"I hope that my son can grow and be a good teacher when he's big," shares the mother of 19-month-old Jeffry. Jeffry is the youngest of three children. He lives with his siblings and parents in a one-room adobe house with a tin roof in a rural village in the mountains of Guatemala. He loves to race his toy cars with his older siblings. His father works as an assistant to a bricklayer and his mother takes care of him and his siblings. They often live on less than $2 per day, meaning giving their son even just one piece of fruit, one vegetable, and one egg is out of reach. Jeffry is suffering from malnutrition because his parents have not been able to afford to provide him with a healthy and varied diet. His lack of protein, calories, and nutrients have made him nearly three standard deviations below the healthy size for his age. His body is weak and unable to fight off sicknesses, meaning he comes down with diarrhea, fever, or a respiratory infection almost every week. His mother is worried since lately he has not had an appetite and hasn't had the energy to play with his two older siblings. In the long term, Jeffry could have a lower IQ and a greater risk for chronic diseases if he does not receive treatment for his malnutrition. Growth monitoring, micronutrient and food supplementation will help Jeffry recover from malnutrition - immediately saving his life and putting him on track to live a better life in the future. All of this treatment and medication costs $512. He will gain weight and grow taller to catch up with other children his age. His immune system will strengthen with the increased caloric intake, preventing him from having any life-threatening situations with diarrhea, fevers, and cough. This will further increase his appetite and help him use the extra calories to develop mentally instead of those calories being wasted on getting over frequent illnesses. Jeffry's parents will receive the support they need to give him the proper diet to grow and develop healthily. Intervention now will prevent the future devastating effects of malnutrition, and give Jeffry the chance to live a healthy and productive life, finish school, get a good job, and escape the cycle of malnutrition and poverty that made him sick in the first place.

Fully funded

Ko Ko is a 20-year-old man from Burma who lives in Thailand with his mother and aunt. He works as a day laborer in a car workshop, but he has a hard time completing his work since he was involved in a motorcycle accident in April 2015. At the time of the accident, Ko Ko was looking for work and did not have any money. Most of his right side of the body was broken, and the muscles were torn. He went to a hospital two days later, and doctors told him that he would need surgery for the majority of his right side, including his arm, shoulder, and leg. To pay for the surgery, Ko Ko's mother was forced to sell many of her possessions, including her house in Burma and all of her jewelry. The family also had to borrow money to cover their daily expenses. The driver of the car into which Ko Ko crashed insisted on being compensated for damages. Since Ko Ko had no money, he was not able to pay the driver and was taken to court and given a six-month jail sentence. Before going to jail, Ko Ko was able to complete his medical follow-ups. However, on the ride home from his last appointment, he was in another car accident that was much worse than the first. He broke the same leg, which left his foot hanging and his muscles torn. He had no money for any other treatments and was forced to enter jail with a broken leg. While in jail, Ko Ko was able to bring his crutches with him, but he found them difficult to use on the slippery tile floors. On multiple occasions, he slipped and landed on his broken leg, causing further trouble and more pain. He received no help or treatment for his leg while he was in jail. He wrapped his leg himself, making a homemade splint to keep the bones in place. After his release from jail, Ko Ko learned about assistance from Watsi's medical partner, Burma Border Projects, and he was referred to Burma Children Medical Fund for surgery. Due to the repeated injuries to Ko Ko's leg and the delay in treatment, surgeons are unable to repair the leg and recommend amputation. $1500 covers the cost of the surgery as well as travel to and from the hospital, inpatient pre- and post-operative care, and follow-up appointments. Ko Ko grew up learning about medical procedures from his grandfather, who was a medical assistant. He has long enjoyed studying medical treatments and procedures and surfing the internet to learn about plants and botany. “With the knowledge from my study, I knew how to care for my leg when I was in prison,” Ko Ko shares. “I hope to be able to work in the field of anatomy one day.”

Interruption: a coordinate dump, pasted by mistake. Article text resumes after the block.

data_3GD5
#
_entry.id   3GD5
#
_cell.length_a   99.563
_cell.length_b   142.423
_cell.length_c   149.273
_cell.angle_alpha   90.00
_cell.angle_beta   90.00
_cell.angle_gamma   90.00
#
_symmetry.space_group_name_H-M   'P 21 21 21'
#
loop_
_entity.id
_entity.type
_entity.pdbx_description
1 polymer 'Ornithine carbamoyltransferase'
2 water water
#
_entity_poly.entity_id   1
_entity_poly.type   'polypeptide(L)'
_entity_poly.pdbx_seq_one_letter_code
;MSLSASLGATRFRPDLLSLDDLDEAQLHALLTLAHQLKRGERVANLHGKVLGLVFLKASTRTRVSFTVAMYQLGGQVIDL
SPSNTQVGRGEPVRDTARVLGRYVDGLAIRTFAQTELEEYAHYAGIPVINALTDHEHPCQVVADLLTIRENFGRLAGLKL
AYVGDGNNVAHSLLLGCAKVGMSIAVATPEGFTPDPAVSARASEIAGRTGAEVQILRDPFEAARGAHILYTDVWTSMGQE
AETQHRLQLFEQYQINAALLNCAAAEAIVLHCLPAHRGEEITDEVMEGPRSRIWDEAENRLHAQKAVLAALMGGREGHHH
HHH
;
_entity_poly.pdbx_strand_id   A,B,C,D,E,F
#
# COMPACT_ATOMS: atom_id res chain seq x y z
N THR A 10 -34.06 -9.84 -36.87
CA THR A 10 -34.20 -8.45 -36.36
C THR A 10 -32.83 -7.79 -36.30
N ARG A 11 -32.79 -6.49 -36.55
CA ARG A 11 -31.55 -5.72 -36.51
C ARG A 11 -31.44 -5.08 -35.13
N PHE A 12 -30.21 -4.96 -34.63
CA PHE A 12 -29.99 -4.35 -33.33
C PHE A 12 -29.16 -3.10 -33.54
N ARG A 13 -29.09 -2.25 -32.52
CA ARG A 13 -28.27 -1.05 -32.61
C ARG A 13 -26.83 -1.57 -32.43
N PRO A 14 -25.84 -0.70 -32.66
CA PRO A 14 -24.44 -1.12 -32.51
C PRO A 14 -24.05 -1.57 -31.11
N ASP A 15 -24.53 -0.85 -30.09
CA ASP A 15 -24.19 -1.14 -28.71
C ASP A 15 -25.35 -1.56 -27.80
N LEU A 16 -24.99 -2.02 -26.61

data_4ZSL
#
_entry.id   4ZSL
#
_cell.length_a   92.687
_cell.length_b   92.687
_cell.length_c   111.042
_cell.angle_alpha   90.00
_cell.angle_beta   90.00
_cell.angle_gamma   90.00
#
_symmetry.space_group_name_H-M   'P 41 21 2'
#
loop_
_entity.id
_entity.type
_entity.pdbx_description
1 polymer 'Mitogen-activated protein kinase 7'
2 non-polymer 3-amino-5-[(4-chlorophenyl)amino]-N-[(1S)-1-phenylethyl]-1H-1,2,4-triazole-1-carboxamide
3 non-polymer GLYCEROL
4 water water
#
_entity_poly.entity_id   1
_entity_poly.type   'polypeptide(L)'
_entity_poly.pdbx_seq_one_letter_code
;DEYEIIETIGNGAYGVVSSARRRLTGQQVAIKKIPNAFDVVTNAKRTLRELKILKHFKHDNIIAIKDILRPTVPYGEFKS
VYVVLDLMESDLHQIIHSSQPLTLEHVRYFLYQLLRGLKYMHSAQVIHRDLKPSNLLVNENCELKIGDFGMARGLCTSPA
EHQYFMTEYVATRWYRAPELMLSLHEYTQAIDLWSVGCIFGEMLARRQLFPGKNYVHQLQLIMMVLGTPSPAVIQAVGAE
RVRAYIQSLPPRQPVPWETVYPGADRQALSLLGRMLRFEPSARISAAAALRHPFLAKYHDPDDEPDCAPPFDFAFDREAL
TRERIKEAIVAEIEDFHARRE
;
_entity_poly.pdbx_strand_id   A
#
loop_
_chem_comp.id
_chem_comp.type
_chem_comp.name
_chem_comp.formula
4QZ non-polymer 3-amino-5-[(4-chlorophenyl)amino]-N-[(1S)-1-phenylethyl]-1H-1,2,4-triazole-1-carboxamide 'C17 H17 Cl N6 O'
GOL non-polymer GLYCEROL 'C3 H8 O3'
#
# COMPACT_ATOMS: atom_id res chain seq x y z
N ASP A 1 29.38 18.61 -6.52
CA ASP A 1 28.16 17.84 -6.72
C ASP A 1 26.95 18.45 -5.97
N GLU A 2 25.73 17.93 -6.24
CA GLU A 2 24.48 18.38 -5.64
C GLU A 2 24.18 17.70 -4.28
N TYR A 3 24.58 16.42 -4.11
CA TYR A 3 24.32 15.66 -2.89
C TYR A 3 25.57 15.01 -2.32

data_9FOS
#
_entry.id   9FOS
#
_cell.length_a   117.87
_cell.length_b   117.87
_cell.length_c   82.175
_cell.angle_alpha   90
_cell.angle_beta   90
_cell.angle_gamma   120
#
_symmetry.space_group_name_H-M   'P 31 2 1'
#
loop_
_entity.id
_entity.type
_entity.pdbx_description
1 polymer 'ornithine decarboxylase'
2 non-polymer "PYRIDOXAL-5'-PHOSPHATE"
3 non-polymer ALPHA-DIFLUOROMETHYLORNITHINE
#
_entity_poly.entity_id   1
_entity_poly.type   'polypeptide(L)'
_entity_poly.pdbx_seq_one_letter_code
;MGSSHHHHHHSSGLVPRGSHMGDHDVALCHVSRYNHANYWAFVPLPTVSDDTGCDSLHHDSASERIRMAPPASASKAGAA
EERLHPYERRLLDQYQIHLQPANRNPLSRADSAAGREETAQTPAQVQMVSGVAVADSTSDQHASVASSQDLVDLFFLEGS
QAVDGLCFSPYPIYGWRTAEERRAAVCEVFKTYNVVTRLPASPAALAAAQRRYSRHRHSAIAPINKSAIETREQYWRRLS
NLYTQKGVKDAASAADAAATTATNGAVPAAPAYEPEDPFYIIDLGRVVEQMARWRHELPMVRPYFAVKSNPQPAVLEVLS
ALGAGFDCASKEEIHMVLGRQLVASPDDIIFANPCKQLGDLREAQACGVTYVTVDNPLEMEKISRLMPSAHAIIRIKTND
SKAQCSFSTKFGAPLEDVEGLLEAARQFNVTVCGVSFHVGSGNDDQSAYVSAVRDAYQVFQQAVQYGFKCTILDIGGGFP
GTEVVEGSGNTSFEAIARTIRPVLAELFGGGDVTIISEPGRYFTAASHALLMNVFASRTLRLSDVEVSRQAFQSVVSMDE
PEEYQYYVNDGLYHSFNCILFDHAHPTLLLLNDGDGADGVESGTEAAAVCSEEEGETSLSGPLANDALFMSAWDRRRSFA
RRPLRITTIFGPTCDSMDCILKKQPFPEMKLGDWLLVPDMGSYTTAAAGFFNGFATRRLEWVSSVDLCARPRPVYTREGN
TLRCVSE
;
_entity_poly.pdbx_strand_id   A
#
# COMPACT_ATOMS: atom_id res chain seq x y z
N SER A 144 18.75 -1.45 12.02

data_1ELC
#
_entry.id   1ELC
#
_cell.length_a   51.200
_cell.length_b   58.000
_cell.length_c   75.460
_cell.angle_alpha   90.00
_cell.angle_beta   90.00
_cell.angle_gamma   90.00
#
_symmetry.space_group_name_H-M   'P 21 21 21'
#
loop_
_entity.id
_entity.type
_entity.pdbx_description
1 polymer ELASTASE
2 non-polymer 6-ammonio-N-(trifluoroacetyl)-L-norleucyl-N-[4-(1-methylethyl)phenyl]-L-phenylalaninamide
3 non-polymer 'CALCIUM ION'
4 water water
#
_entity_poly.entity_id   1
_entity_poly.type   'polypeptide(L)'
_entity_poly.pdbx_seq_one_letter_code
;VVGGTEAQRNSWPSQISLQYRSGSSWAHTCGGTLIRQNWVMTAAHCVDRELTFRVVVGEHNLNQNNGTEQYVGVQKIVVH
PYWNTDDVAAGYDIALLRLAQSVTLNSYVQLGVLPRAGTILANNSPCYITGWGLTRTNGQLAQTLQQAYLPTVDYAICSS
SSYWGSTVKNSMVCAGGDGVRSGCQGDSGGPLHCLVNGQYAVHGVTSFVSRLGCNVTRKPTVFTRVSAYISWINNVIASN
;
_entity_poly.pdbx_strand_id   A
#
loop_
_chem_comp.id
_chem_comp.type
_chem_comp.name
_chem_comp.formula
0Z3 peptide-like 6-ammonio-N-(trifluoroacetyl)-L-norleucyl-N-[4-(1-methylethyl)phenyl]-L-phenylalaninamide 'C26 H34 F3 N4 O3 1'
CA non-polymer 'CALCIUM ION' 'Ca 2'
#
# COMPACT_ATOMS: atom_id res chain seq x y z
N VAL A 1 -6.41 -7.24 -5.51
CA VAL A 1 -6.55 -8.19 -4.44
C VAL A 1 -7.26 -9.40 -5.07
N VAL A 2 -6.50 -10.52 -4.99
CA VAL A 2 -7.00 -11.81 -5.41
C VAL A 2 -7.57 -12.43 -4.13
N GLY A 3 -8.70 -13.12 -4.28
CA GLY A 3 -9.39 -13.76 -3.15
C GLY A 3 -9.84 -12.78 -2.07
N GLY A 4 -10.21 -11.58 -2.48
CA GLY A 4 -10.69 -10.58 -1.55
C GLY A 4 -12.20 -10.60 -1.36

Fully funded